-- The state Supreme Court court wrangled over whether California may eliminate a pension benefit for state workers without running afoul of decades of protective precedents.
-- The L.A. City Council has reappointed Fred Pickel as a watchdog overseeing the Department of Water and Power, despite the protests of some who say he isn’t looking out for customers.
HOLLYWOOD AND THE ARTS
-- Esa-Pekka Salonen, the former music director of the L.A. Philharmonic, will become the next music director of the San Francisco Symphony in 2020. He wants to recruit a “brain trust” of young talent and use tech to push musical boundaries.
-- Hollywood talent manager Marv Dauer is losing clients and defending his role in dealings with former CBS President Leslie Moonves after a New York Times report.
-- Radio stations are starting to ban the 1944 song “Baby, It’s Cold Outside” because its lyrics now seem “rape-y.”
-- Wisconsin Republicans passed far-reaching legislation that would shift power to the GOP-controlled Legislature and weaken the incoming Democratic governor’s authority.
-- A U.S. Border Patrol agent who confessed to shooting four women in the head and leaving their bodies on rural Texas roadsides has been indicted on a capital murder charge.
-- Russian President Vladimir Putin has warned the United States that if it walks out of a key arms treaty and starts developing the type of missiles banned by it, Russia will do the same.
-- Scientists have projected that global emissions of carbon dioxide have reached the highest levels on record.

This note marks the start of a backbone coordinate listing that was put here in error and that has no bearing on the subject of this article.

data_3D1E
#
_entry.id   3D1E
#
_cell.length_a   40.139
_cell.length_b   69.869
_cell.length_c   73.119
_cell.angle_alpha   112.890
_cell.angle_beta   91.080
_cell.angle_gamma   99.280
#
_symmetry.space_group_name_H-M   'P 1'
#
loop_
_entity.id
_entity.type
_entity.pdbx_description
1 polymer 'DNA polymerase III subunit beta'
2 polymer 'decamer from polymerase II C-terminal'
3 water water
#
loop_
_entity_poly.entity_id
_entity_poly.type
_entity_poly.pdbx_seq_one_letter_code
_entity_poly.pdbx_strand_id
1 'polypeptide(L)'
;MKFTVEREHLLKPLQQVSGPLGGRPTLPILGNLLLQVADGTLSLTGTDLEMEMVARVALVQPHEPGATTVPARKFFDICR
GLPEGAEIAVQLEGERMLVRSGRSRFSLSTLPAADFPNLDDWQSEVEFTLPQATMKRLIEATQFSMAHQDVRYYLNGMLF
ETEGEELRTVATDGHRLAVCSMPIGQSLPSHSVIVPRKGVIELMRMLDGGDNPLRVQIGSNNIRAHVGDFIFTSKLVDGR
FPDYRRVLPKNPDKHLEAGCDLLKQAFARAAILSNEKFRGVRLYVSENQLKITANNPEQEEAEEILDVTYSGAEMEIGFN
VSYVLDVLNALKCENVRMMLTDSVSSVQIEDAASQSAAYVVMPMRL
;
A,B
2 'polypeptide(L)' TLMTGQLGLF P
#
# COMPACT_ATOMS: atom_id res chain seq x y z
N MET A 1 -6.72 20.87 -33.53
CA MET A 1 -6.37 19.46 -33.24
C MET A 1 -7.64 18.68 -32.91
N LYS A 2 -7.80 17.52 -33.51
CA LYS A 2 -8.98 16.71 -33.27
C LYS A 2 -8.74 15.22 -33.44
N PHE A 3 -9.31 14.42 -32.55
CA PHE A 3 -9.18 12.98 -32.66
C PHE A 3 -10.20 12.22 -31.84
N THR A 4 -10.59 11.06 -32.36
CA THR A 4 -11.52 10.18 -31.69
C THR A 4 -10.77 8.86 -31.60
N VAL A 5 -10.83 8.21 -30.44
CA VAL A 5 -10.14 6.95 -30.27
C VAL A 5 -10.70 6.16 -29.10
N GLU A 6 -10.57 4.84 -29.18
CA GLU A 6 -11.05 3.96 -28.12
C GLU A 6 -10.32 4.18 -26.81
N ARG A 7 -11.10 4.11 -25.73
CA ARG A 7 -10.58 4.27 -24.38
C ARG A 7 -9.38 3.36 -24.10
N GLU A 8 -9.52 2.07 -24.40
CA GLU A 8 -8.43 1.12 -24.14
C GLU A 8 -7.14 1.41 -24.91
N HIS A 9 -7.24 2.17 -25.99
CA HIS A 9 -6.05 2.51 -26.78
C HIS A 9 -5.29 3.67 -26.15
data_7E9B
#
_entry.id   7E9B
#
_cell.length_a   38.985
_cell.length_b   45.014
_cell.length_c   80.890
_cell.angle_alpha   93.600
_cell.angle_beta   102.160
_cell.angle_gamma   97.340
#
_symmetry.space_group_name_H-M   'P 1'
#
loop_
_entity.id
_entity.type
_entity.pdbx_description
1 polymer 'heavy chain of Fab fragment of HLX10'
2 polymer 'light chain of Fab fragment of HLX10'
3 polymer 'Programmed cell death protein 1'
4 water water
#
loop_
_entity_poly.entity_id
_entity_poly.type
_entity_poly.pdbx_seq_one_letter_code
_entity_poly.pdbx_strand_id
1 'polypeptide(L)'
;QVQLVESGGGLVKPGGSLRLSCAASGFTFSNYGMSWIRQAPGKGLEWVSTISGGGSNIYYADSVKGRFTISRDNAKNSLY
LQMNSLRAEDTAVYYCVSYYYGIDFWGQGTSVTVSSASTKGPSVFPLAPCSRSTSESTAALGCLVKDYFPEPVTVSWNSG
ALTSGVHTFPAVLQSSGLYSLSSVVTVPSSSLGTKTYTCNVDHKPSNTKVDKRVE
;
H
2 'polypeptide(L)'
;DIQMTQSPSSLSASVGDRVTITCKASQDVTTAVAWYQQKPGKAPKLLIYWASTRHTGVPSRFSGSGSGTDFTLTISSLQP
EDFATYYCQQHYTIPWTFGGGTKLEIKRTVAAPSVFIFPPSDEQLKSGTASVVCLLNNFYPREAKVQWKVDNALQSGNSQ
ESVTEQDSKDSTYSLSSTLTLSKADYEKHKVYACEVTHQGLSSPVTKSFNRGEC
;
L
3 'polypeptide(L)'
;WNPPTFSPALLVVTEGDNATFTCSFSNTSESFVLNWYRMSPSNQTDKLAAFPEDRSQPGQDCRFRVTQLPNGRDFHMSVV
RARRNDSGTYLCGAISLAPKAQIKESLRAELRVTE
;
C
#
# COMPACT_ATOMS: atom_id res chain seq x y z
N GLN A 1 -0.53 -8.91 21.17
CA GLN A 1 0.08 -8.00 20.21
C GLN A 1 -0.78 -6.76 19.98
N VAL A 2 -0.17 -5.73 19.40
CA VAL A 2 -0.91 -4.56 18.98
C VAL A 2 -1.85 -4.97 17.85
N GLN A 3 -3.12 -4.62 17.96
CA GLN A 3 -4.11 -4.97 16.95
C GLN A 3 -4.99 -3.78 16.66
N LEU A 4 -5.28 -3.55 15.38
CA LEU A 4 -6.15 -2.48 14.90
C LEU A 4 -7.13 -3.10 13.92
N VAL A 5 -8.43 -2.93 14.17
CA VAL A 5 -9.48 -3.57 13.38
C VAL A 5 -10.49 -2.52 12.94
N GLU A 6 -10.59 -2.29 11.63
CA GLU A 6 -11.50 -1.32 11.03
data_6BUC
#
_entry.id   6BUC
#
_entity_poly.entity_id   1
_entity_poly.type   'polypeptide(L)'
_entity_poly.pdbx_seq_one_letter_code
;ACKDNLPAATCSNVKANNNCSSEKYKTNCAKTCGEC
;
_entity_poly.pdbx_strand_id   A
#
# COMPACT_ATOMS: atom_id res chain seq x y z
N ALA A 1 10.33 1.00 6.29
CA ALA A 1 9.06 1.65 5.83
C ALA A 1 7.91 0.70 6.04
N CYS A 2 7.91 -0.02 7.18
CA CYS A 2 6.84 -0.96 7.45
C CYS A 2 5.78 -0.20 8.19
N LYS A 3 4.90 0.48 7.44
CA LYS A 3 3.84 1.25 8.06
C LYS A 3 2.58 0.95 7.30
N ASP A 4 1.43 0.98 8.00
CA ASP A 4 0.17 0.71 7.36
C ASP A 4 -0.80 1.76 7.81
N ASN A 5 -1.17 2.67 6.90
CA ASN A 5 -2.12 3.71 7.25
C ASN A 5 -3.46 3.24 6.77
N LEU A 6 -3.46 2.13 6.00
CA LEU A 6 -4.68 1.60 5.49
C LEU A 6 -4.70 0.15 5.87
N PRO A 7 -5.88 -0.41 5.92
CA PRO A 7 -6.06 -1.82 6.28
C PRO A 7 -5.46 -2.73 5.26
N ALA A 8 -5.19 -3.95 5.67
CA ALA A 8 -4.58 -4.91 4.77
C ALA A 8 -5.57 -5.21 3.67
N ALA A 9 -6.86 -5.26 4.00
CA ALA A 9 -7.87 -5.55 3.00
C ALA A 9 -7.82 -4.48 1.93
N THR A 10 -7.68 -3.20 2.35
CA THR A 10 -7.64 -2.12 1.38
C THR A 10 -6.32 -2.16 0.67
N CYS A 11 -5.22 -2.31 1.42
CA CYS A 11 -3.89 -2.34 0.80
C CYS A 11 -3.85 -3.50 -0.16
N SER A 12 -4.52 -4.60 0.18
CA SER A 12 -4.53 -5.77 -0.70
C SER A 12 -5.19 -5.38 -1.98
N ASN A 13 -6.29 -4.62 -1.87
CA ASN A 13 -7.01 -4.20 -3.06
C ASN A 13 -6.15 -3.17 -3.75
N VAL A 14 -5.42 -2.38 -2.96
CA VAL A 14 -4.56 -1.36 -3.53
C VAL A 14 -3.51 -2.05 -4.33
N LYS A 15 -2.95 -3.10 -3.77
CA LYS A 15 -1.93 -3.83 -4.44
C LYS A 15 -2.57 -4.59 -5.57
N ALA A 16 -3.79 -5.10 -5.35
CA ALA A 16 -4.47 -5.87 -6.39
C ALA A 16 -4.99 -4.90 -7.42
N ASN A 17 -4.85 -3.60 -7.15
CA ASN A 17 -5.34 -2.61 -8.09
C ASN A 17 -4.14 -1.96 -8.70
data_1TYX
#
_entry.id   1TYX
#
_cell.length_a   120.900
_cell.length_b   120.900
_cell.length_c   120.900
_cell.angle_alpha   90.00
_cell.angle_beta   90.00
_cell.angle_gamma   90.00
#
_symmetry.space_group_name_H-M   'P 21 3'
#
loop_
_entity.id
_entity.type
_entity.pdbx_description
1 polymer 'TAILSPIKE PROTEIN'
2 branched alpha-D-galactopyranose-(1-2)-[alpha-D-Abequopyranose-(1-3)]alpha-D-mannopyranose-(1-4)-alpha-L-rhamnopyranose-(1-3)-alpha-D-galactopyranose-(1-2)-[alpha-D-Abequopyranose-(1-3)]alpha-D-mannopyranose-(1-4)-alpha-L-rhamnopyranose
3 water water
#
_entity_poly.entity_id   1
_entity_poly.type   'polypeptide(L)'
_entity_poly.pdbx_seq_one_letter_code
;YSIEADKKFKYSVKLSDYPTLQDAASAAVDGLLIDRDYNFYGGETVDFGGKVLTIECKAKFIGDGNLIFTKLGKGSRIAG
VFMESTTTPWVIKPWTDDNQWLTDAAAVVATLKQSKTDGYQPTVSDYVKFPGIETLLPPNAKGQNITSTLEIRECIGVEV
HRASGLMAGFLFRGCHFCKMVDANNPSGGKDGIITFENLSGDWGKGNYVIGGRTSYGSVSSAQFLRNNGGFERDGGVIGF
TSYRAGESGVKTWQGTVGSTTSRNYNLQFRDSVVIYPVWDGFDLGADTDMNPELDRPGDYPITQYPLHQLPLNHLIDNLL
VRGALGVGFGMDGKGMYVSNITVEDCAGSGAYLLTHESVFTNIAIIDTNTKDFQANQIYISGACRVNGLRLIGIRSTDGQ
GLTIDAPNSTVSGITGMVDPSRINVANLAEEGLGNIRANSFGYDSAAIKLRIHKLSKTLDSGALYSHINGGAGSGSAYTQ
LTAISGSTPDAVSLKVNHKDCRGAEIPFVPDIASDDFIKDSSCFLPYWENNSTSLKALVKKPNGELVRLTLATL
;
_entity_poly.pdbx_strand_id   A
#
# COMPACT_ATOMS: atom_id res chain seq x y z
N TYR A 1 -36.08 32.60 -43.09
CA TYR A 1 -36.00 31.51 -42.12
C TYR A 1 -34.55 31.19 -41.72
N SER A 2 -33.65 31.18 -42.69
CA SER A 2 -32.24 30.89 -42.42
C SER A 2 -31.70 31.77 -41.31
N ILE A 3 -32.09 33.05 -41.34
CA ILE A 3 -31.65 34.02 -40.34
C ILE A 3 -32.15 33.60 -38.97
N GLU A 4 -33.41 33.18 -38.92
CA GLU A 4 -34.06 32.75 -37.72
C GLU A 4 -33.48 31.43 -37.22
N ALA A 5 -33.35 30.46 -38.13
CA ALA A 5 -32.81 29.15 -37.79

-- A new UCLA forecast says the United States is “playing with fire” in launching a trade war with China and its economic growth will drop over the next two years.
-- Google offshoot Waymo One, the first commercial robotaxi service, is now picking up passengers in Arizona.
-- Did Kevin Durant of the Golden State Warriors, a potential free agent next summer, just talk his way out of ever getting a spot on the Lakers? Columnist Bill Plaschke thinks so.
-- Paul Goldschmidt, one of the most fearsome hitters in the National League West, has left the division in a trade to St. Louis. It’s a move that could help the Dodgers next season.
-- Another day, another pay-to-play allegation in Los Angeles City Hall.
-- The story of 2018, in two words: “Toxic” and “misinformation.”
WHAT OUR EDITORS ARE READING
-- In Syria, the ruined city of Raqqa is looking to rebuild a year after being wrested from Islamic State’s control. (The New Yorker)
-- “Dawson’s Creek,” “Buffy,” “Frasier” and “Seinfeld”: What happened to those lone black actors on TV shows from the 1990s? They have some stories to tell. (The Undefeated)
-- The story of those red kettles you see outside stores around Christmas. (The Conversation)
ONLY IN L.A.
Why did the chicken cross the road? Perhaps to get away from Wilshire Boulevard and Vermont Avenue in Koreatown. At this intersection and its surroundings, you’ll find innumerable Korean fried chicken joints, the Peruvian chicken specialist Pollo a la Brasa, as well as Dino’s, Pollo Campero, Crawford’s and Gus’s. The latest addition: Pollo L.A., which serves whole marinated chicken roasted two hours on a rotisserie. What’s in the marinade? The owner admits to some citrus, but “my grandmother would probably kill me if I told you anything else.”